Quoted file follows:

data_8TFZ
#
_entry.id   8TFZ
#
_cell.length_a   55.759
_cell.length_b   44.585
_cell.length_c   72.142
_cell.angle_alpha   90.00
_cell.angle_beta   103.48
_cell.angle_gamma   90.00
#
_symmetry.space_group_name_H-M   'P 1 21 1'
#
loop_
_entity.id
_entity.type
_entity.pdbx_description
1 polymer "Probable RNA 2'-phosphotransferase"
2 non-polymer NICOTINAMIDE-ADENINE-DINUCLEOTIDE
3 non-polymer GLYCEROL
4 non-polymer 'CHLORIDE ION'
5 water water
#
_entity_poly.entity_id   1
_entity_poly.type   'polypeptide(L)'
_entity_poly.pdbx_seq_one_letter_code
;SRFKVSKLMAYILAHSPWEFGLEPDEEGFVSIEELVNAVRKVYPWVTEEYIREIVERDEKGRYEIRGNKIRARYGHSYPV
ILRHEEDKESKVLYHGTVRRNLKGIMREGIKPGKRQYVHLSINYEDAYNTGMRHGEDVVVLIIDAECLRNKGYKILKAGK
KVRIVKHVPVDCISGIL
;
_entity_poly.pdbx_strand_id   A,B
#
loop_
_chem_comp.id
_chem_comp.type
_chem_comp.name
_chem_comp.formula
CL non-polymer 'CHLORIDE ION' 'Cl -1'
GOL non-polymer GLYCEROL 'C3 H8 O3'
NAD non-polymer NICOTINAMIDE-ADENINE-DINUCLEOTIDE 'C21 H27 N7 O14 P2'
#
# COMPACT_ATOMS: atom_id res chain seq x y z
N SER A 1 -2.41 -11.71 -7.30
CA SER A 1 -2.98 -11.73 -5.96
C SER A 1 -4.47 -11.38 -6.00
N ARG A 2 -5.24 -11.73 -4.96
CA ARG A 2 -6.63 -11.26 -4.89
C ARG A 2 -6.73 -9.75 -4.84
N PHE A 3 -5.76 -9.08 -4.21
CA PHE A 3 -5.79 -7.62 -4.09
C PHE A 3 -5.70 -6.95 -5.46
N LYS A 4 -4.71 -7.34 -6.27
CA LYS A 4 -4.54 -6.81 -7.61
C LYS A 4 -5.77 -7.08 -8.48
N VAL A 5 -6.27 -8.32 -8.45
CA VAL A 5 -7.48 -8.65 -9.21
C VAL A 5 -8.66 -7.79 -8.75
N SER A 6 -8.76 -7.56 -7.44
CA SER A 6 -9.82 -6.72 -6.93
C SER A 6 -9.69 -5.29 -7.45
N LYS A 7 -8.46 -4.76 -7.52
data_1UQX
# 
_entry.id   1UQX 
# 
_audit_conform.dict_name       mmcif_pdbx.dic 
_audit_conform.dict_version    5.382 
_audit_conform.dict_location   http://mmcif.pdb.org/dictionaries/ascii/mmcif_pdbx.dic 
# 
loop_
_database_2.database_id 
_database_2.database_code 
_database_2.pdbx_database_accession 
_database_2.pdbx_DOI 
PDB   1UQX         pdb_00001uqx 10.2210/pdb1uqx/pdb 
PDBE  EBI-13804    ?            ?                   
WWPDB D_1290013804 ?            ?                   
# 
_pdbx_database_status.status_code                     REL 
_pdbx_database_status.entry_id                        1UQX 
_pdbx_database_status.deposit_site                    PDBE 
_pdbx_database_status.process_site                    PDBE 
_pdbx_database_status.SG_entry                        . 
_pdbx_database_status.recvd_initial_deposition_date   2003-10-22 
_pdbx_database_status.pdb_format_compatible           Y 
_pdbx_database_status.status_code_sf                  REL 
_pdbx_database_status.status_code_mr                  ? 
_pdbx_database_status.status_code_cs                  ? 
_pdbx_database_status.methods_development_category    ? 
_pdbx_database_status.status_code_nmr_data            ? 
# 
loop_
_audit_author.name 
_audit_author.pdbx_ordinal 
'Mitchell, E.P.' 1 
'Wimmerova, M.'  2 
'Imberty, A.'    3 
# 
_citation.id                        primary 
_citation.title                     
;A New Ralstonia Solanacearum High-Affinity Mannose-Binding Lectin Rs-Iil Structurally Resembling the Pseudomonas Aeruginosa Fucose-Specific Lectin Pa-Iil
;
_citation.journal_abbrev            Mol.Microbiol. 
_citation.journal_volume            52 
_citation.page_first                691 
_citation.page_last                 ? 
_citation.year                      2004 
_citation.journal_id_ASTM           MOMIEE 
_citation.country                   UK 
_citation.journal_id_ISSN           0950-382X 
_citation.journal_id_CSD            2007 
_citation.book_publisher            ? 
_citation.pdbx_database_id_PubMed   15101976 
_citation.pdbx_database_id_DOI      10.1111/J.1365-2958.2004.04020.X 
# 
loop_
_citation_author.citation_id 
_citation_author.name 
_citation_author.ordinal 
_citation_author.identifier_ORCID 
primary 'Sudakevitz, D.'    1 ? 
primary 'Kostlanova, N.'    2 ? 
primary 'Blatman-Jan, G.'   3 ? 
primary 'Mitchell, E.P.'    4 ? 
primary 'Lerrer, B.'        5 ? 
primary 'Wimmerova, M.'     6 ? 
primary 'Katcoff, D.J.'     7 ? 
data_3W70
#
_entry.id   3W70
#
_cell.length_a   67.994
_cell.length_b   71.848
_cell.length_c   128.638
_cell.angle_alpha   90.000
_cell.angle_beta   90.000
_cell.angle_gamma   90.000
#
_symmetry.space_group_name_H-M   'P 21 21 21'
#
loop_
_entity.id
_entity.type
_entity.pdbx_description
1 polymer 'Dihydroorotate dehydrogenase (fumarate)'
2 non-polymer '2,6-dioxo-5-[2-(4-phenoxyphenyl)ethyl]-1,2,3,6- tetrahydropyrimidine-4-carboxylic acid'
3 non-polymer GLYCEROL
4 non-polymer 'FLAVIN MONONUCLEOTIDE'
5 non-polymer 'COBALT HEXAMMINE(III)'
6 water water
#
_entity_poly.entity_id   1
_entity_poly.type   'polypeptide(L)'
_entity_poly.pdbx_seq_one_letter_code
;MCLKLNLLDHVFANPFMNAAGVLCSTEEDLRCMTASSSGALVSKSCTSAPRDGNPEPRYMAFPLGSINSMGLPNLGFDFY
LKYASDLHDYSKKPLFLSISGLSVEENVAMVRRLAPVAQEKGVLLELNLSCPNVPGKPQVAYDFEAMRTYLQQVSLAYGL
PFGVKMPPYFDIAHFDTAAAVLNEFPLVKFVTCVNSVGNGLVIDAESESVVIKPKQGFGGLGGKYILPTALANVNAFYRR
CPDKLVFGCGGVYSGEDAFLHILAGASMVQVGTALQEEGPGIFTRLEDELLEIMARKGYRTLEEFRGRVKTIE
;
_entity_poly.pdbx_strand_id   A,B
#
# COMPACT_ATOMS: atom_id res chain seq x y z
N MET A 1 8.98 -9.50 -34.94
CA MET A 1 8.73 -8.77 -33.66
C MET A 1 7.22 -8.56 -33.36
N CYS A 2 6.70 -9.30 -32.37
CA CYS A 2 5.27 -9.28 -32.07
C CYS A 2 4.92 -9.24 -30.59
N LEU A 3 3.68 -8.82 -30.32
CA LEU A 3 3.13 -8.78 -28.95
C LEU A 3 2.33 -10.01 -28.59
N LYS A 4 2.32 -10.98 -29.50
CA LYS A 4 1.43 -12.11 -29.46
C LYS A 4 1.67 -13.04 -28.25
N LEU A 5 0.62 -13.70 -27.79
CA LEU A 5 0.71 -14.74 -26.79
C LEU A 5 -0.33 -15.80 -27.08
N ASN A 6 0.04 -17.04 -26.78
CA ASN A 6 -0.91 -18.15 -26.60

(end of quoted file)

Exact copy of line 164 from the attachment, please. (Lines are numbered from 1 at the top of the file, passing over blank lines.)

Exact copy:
CA MET A 1 8.73 -8.77 -33.66